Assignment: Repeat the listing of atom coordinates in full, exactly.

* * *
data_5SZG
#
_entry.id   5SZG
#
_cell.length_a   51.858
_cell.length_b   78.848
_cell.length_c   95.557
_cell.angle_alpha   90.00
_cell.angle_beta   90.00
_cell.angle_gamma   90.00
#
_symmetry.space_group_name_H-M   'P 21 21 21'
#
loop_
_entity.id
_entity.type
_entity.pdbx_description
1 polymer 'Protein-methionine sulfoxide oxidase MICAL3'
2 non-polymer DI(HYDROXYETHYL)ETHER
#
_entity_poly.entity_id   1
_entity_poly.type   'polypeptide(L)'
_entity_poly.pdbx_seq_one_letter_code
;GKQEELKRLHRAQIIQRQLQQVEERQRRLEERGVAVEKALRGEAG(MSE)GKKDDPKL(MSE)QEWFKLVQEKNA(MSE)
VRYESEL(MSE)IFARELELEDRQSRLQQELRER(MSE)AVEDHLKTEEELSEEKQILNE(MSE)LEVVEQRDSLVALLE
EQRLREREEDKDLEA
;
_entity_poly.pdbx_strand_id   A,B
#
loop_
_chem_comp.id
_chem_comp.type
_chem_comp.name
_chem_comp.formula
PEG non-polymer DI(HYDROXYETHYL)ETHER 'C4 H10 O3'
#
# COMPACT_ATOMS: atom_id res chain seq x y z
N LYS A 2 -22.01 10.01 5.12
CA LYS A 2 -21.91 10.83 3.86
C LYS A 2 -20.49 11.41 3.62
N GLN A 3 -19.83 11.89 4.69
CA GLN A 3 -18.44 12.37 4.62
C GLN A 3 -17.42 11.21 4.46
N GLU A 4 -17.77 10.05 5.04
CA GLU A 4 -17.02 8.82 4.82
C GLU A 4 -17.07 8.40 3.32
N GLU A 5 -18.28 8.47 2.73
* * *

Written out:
data_5SZG
#
_entry.id   5SZG
#
_cell.length_a   51.858
_cell.length_b   78.848
_cell.length_c   95.557
_cell.angle_alpha   90.00
_cell.angle_beta   90.00
_cell.angle_gamma   90.00
#
_symmetry.space_group_name_H-M   'P 21 21 21'
#
loop_
_entity.id
_entity.type
_entity.pdbx_description
1 polymer 'Protein-methionine sulfoxide oxidase MICAL3'
2 non-polymer DI(HYDROXYETHYL)ETHER
#
_entity_poly.entity_id   1
_entity_poly.type   'polypeptide(L)'
_entity_poly.pdbx_seq_one_letter_code
;GKQEELKRLHRAQIIQRQLQQVEERQRRLEERGVAVEKALRGEAG(MSE)GKKDDPKL(MSE)QEWFKLVQEKNA(MSE)
VRYESEL(MSE)IFARELELEDRQSRLQQELRER(MSE)AVEDHLKTEEELSEEKQILNE(MSE)LEVVEQRDSLVALLE
EQRLREREEDKDLEA
;
_entity_poly.pdbx_strand_id   A,B
#
loop_
_chem_comp.id
_chem_comp.type
_chem_comp.name
_chem_comp.formula
PEG non-polymer DI(HYDROXYETHYL)ETHER 'C4 H10 O3'
#
# COMPACT_ATOMS: atom_id res chain seq x y z
N LYS A 2 -22.01 10.01 5.12
CA LYS A 2 -21.91 10.83 3.86
C LYS A 2 -20.49 11.41 3.62
N GLN A 3 -19.83 11.89 4.69
CA GLN A 3 -18.44 12.37 4.62
C GLN A 3 -17.42 11.21 4.46
N GLU A 4 -17.77 10.05 5.04
CA GLU A 4 -17.02 8.82 4.82
C GLU A 4 -17.07 8.40 3.32
N GLU A 5 -18.28 8.47 2.73